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Measuring use of household drinking water filters: field experiences from Ethiopia

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conference contribution
posted on 2018-02-12, 15:09 authored by Richard B. Johnston, T. Edosa, Lars Osterwalder
In rural Ethiopia, household defluoridation filters have been distributed in an effort to reduce fluoride exposure through drinking and cooking water. Submersible dataloggers were used to measure stored water levels in household filters, and to calculate the frequency of filter filling, as well as the amount of water added to and withdrawn from filters. These quantitative estimates of filter use are compared against different measures of self-reported filter use. Tally counters were also investigated as an alternative to simple self-reported filter usage. Comparison to datalogger records shows that tally counters underreport the frequency of filter filling, while household reports of filling frequency matched rather closely. However, households report treating much larger volumes of water than were calculated from datalogger records. Datalogger records indicate consumption of approximately 12.5 litres per day per filter, or 2.0 litres per person per day, which is probably adequate for drinking but not for cooking.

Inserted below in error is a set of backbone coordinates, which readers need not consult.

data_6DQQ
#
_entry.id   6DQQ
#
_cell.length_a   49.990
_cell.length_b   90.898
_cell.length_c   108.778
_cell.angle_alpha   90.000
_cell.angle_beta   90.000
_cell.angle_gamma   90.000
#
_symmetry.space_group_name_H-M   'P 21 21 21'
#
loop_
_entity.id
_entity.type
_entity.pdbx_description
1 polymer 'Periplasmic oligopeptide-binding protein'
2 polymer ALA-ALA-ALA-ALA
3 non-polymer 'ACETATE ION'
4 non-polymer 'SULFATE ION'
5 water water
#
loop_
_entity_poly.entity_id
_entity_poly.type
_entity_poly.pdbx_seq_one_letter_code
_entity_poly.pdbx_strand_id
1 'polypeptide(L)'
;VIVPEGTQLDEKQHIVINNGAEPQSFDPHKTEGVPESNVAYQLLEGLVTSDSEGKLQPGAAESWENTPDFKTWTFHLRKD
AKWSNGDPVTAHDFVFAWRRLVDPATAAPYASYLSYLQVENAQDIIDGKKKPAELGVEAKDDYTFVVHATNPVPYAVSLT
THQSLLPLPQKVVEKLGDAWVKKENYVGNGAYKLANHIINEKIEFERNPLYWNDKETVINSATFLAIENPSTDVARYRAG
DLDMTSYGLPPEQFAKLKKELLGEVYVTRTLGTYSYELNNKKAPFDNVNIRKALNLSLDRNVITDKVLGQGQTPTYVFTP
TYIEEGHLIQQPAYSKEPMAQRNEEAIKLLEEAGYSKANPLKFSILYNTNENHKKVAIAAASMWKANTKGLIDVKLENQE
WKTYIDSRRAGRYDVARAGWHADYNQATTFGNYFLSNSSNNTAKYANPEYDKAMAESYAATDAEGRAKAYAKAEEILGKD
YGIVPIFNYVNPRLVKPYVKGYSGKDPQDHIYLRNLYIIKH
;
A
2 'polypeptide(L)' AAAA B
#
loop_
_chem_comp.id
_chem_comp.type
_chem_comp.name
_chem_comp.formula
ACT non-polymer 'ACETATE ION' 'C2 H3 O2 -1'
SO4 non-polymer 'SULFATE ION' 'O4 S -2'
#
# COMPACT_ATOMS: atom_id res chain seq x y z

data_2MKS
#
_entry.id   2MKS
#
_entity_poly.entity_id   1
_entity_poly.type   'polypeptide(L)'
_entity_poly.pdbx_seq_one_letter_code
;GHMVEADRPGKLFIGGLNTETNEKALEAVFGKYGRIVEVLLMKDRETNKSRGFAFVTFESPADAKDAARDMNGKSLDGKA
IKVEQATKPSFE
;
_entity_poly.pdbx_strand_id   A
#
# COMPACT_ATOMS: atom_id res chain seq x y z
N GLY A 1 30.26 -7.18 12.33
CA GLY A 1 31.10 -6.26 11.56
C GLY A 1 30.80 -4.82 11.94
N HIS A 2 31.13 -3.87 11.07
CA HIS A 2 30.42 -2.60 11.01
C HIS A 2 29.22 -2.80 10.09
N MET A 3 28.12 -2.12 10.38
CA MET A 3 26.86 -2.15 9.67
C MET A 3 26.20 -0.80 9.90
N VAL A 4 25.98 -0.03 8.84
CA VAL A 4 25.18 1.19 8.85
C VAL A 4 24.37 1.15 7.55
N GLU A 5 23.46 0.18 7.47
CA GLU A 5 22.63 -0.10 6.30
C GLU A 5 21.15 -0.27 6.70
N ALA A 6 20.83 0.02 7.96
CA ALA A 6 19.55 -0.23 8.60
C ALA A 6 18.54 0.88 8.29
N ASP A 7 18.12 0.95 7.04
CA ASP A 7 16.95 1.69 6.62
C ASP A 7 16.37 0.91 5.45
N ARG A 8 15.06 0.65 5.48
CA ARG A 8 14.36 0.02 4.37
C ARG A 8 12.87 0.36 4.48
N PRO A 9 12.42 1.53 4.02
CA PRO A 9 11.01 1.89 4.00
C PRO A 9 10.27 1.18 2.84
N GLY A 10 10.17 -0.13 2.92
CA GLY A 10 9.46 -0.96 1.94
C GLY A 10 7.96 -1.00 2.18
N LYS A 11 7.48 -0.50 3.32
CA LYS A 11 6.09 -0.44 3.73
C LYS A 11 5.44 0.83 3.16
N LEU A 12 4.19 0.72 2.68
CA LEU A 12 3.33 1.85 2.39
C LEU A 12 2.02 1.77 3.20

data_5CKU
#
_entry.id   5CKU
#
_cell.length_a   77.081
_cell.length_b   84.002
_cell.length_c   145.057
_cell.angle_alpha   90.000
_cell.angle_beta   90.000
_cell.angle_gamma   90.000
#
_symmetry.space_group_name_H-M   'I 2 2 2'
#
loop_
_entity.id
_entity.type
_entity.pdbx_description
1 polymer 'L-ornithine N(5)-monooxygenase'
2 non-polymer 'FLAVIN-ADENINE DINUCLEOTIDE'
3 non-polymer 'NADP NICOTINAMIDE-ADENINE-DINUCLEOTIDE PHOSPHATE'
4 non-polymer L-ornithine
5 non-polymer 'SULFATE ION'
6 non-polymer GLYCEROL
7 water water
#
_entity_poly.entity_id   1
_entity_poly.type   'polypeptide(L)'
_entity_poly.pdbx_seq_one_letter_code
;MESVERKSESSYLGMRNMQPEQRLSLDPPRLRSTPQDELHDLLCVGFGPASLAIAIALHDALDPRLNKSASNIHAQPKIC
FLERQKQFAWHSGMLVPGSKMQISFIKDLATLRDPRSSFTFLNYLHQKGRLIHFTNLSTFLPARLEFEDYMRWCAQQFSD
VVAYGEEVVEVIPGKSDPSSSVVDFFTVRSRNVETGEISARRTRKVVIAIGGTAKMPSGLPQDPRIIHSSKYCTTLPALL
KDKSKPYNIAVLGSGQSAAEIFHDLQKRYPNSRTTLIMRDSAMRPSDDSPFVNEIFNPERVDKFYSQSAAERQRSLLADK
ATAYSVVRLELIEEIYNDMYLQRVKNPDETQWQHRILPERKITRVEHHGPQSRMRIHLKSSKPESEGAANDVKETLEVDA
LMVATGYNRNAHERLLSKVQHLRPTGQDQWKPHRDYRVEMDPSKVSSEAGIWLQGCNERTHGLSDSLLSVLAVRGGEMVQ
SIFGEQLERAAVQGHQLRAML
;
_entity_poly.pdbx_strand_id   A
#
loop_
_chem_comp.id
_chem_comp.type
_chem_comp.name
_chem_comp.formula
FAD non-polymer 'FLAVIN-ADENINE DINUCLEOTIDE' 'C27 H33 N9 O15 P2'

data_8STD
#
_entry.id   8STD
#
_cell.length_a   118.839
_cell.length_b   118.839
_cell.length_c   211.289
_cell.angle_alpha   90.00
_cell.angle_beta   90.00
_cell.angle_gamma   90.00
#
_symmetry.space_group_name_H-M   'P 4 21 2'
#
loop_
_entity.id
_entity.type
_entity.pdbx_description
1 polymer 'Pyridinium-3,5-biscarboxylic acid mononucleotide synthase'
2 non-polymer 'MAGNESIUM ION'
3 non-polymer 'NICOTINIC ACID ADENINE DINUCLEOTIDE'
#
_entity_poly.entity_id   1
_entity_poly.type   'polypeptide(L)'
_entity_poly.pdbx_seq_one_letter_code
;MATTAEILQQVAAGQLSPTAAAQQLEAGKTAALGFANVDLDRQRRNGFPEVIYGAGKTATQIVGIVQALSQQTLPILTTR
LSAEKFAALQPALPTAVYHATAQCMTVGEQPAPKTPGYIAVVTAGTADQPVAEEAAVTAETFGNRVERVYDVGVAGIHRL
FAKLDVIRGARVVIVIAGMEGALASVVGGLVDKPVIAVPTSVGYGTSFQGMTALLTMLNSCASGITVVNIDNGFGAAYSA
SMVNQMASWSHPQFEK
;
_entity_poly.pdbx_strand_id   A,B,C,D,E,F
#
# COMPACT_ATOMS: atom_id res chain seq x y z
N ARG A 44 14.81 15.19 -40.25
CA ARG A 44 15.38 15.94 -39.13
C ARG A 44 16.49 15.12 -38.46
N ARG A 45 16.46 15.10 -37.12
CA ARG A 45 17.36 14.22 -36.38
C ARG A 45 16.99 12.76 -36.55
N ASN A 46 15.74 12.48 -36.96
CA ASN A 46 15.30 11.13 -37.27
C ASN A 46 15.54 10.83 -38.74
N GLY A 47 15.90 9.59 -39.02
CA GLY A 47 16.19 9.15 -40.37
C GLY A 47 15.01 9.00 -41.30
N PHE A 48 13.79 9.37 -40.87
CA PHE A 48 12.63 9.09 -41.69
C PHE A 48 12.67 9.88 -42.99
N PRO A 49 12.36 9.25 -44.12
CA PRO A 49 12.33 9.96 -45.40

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JOHNSTON, RICHARD B. ... et al, 2011. Measuring use of household drinking water filters: field experiences from Ethiopia. IN: Shaw, R.J. (ed). The future of water, sanitation and hygiene in low-income countries - Innovation, adaptation and engagement in a changing world: Proceedings of the 35th WEDC International Conference, Loughborough, UK, 6-8 July 2011, 7p.p.


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